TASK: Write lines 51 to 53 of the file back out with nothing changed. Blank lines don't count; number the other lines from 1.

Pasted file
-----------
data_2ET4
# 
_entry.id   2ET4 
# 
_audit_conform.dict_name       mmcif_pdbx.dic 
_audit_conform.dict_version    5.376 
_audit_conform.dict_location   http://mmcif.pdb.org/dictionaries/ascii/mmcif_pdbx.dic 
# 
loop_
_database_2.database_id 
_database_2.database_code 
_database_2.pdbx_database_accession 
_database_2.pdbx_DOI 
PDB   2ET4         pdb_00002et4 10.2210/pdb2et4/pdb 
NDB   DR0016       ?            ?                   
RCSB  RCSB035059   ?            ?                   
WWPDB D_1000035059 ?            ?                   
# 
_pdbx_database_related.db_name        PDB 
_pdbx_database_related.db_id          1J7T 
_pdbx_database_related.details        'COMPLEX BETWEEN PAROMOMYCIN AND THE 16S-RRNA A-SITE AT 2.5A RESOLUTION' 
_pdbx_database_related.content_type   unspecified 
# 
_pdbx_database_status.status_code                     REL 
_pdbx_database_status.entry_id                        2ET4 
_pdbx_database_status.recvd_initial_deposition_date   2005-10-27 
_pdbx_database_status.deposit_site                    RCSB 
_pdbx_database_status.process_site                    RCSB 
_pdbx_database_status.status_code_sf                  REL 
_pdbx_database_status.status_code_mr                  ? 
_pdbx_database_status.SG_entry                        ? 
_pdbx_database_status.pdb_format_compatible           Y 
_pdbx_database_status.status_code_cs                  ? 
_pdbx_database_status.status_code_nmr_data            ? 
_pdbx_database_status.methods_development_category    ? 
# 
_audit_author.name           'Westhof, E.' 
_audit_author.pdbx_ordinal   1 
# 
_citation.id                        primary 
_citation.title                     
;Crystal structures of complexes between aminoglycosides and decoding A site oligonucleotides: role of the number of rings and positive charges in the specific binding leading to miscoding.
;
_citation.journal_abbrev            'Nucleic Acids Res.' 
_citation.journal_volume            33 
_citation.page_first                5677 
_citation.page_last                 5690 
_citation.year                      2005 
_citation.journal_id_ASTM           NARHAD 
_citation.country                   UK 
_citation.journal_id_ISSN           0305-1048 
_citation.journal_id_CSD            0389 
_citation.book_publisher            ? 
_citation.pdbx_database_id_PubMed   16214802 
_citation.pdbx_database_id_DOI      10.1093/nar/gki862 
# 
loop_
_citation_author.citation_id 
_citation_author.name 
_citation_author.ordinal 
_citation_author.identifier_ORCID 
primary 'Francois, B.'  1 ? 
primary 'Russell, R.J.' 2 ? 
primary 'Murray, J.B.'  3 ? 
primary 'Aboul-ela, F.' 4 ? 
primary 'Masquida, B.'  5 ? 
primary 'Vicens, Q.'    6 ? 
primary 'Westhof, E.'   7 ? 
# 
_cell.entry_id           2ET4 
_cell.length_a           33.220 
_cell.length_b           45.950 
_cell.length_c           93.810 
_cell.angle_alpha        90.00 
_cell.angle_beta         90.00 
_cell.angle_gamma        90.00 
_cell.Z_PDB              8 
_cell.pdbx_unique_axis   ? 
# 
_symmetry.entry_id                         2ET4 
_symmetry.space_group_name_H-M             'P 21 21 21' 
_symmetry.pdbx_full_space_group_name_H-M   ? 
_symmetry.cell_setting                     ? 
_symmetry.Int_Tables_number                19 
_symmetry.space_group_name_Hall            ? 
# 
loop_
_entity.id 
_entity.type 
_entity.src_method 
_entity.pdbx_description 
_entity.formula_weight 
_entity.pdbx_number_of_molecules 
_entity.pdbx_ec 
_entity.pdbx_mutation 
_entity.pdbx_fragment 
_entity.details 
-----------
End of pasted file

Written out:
_citation.journal_id_ISSN           0305-1048 
_citation.journal_id_CSD            0389 
_citation.book_publisher            ? 